They might be portrayed as bird brains. But chickens are actually brain birds that could be more clever than toddlers, according to new research.
Within a few hours of hatching, chickens apparently exhibit intelligent behaviour.
Hens quickly develop skills from numeracy, self-control and even basic strutural engineering - while it takes children until the age of four to gain some of these abilities, according to a report in the Daily Mail.
Chicks are also able to keep track of numbers up to five.
Researchers demonstrated this by showing how the newly-born creatures invariably choose the bigger group when given sets of plastic eggs.
And the birds even understand engineering, showing more interest in a diagram of an object that could be built than another that defied the laws of physics.
On top of that, very young chicks understand an object that moves out of sight still exists - a skill that takes a baby a year to gain.
Chicks also exhibit basic empathy, self-control and planning, for example quickly learning that if they waited longer to start eating food, they would get longer access to the food.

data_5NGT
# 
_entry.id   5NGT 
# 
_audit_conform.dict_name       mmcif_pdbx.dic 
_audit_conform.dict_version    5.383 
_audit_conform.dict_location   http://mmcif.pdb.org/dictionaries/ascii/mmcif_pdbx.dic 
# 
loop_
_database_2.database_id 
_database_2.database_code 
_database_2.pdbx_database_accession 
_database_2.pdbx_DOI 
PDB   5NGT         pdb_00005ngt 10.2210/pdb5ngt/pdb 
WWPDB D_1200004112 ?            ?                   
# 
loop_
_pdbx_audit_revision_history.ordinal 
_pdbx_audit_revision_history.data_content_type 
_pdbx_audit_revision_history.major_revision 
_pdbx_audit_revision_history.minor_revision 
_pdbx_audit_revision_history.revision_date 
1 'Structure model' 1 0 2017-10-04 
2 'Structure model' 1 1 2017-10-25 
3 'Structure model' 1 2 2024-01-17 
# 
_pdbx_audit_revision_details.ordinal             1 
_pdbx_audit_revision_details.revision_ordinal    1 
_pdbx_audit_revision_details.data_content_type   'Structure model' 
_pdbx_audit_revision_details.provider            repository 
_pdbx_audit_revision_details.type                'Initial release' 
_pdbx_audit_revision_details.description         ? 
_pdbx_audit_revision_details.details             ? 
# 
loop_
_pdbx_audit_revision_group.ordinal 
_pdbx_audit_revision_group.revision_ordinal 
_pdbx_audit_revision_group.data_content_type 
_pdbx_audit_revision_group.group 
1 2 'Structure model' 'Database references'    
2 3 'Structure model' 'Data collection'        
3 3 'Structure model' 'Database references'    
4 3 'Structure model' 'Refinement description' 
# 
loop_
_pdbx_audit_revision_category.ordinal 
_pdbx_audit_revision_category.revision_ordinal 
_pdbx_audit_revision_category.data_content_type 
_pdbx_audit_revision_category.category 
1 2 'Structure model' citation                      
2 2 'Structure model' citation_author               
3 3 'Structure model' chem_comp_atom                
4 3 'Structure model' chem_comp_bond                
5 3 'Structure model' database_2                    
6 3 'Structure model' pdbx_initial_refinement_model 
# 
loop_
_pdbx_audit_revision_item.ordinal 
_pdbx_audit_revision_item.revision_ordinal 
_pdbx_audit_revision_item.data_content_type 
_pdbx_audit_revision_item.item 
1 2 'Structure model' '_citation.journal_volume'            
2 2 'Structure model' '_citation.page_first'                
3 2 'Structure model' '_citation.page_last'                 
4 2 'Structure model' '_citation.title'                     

But it takes humans until the age of four to do this, according to studies.
At just two weeks old, hens can even navigate using the sun.
But it seems unlikely that chickens are about to make a major breakthrough that will transform the world, according to the academic who carried out a review of 20 years of research on the topic.
Christine Nicol, the Bristol University professor of animal welfare, was quoted by the Daily Mail as saying: "Chickens may not be about to make a significant mathematical, scientific or literary contribution to the world, but chickens have the capacity to master skills and develop abilities that a human child can take months and years to accomplish."
But the academic, whose review was commissioned by free range egg firm the happy egg co, also said: "On the other hand, we shouldn’t go too far. No chicken has yet written a review of human intelligence."